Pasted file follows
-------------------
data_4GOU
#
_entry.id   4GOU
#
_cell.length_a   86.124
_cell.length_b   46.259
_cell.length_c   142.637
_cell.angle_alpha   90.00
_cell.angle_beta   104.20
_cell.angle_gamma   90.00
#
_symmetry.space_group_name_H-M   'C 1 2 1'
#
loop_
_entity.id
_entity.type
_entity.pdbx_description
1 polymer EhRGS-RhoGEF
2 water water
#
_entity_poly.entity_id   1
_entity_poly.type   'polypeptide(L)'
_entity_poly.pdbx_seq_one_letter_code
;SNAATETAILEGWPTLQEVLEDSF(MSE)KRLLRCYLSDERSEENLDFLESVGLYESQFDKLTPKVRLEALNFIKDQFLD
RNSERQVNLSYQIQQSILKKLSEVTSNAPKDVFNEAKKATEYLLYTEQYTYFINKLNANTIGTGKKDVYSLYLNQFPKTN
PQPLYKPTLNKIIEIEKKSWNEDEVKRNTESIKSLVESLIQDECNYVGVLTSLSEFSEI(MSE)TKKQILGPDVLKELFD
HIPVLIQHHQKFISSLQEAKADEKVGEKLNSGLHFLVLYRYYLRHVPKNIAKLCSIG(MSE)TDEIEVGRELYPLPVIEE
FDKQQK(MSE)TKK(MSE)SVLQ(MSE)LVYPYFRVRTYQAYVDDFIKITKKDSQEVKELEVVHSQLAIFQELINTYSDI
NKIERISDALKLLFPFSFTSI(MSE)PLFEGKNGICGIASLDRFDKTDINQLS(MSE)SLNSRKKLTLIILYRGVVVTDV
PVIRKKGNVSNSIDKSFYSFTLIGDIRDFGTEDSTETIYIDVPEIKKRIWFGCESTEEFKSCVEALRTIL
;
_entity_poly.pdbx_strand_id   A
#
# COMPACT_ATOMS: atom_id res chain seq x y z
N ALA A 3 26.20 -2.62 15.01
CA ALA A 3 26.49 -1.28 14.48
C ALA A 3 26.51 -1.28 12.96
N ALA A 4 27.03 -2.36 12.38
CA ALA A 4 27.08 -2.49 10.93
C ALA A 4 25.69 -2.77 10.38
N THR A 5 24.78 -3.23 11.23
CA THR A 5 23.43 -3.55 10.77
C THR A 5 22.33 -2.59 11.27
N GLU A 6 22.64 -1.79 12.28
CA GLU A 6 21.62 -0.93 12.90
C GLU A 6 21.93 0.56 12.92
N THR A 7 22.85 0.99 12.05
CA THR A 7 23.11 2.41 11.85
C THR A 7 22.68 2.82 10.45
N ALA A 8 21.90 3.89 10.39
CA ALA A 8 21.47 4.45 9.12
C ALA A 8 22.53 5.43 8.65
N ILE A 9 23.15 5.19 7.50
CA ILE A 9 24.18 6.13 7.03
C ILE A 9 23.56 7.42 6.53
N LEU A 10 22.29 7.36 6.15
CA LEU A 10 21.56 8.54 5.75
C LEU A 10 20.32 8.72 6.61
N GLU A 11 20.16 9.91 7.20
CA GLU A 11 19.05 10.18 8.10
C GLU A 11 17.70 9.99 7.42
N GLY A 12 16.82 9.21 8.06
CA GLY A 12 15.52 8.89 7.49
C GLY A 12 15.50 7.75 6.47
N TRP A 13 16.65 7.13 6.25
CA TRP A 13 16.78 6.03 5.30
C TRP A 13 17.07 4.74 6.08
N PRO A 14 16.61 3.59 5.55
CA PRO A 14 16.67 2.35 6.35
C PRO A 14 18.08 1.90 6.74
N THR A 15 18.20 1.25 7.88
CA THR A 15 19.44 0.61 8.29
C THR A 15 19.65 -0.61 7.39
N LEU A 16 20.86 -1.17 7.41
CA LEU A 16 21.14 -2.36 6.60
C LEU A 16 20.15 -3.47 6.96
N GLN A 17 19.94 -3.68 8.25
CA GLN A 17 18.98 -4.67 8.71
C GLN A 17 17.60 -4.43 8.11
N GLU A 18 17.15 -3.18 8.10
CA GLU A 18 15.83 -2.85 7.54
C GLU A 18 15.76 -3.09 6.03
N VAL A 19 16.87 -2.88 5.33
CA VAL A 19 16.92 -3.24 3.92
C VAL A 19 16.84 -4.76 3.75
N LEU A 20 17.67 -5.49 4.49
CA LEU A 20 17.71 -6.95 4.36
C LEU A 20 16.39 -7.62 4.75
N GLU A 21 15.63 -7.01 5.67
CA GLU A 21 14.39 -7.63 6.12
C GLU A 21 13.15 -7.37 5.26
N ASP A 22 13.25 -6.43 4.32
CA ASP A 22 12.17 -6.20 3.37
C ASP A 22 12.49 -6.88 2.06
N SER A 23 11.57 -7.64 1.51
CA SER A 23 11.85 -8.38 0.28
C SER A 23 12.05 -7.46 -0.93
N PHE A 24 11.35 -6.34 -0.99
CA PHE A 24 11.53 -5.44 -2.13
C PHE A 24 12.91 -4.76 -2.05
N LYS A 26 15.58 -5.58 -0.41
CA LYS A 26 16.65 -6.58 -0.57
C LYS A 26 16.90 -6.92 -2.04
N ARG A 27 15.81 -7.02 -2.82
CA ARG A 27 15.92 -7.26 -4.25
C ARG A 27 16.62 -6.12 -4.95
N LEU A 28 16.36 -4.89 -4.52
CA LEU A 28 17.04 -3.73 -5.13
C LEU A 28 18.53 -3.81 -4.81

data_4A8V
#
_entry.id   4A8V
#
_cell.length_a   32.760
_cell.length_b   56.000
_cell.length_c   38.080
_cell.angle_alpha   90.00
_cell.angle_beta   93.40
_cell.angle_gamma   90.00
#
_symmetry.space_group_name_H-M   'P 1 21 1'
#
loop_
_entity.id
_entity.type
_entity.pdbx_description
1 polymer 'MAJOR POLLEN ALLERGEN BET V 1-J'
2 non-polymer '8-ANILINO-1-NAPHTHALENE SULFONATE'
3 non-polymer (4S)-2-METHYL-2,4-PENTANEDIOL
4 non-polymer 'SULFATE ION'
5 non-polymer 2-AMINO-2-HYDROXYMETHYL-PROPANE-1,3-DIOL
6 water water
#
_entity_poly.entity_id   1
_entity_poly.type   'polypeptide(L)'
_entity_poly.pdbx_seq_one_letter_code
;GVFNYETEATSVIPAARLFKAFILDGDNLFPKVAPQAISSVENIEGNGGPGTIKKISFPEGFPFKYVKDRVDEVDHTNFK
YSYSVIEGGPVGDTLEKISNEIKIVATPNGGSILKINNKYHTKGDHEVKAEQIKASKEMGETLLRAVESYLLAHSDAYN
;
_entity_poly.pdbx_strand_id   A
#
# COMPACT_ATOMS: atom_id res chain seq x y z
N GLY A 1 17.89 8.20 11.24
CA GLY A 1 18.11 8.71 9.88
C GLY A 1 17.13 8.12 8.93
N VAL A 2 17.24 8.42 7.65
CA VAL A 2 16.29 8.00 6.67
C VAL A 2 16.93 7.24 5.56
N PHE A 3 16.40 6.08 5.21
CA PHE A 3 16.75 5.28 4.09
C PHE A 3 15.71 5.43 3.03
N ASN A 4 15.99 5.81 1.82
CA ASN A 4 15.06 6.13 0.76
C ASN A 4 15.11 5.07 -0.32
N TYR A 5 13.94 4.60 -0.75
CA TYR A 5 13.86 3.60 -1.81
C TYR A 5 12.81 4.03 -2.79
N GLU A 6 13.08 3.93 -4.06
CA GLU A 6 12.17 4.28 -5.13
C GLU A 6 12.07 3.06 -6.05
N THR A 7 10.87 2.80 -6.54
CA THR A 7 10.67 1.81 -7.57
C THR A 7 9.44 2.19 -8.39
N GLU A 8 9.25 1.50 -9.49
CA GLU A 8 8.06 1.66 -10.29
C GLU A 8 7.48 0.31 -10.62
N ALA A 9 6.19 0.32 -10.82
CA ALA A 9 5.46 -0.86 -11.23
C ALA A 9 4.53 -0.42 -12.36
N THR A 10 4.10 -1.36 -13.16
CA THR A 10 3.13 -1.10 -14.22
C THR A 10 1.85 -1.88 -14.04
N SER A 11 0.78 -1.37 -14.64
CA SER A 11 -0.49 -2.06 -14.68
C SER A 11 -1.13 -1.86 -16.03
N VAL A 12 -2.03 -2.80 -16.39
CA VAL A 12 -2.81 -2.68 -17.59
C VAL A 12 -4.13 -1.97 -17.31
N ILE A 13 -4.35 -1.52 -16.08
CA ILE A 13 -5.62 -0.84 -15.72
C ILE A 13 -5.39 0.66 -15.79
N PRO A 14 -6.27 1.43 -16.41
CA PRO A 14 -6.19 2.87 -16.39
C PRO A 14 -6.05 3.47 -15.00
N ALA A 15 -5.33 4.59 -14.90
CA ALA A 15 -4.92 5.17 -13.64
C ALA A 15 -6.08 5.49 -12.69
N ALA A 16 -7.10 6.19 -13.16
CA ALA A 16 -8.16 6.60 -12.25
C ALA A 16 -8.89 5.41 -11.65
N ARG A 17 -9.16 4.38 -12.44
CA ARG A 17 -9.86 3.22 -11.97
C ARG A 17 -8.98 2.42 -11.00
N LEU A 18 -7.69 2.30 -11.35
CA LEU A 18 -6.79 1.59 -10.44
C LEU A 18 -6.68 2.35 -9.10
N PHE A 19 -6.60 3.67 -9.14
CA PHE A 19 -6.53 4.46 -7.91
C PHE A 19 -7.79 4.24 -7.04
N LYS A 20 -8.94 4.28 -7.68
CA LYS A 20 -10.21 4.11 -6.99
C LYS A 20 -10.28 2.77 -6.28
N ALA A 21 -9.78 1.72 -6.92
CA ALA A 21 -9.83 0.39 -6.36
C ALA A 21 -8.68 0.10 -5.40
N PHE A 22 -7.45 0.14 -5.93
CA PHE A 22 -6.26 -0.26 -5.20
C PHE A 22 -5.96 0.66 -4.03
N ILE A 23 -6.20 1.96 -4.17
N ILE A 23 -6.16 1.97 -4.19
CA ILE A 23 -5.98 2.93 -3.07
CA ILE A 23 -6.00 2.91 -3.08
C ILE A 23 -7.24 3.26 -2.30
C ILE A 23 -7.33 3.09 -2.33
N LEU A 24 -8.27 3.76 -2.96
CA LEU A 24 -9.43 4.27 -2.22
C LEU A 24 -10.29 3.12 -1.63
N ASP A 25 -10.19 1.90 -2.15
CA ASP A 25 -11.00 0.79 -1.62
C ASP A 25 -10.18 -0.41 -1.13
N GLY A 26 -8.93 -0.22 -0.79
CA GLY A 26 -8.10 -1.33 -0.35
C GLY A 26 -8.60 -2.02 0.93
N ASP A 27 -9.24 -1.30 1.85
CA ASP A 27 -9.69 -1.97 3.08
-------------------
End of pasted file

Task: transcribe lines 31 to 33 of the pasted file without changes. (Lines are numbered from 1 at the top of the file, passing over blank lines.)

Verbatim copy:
;
_entity_poly.pdbx_strand_id   A
#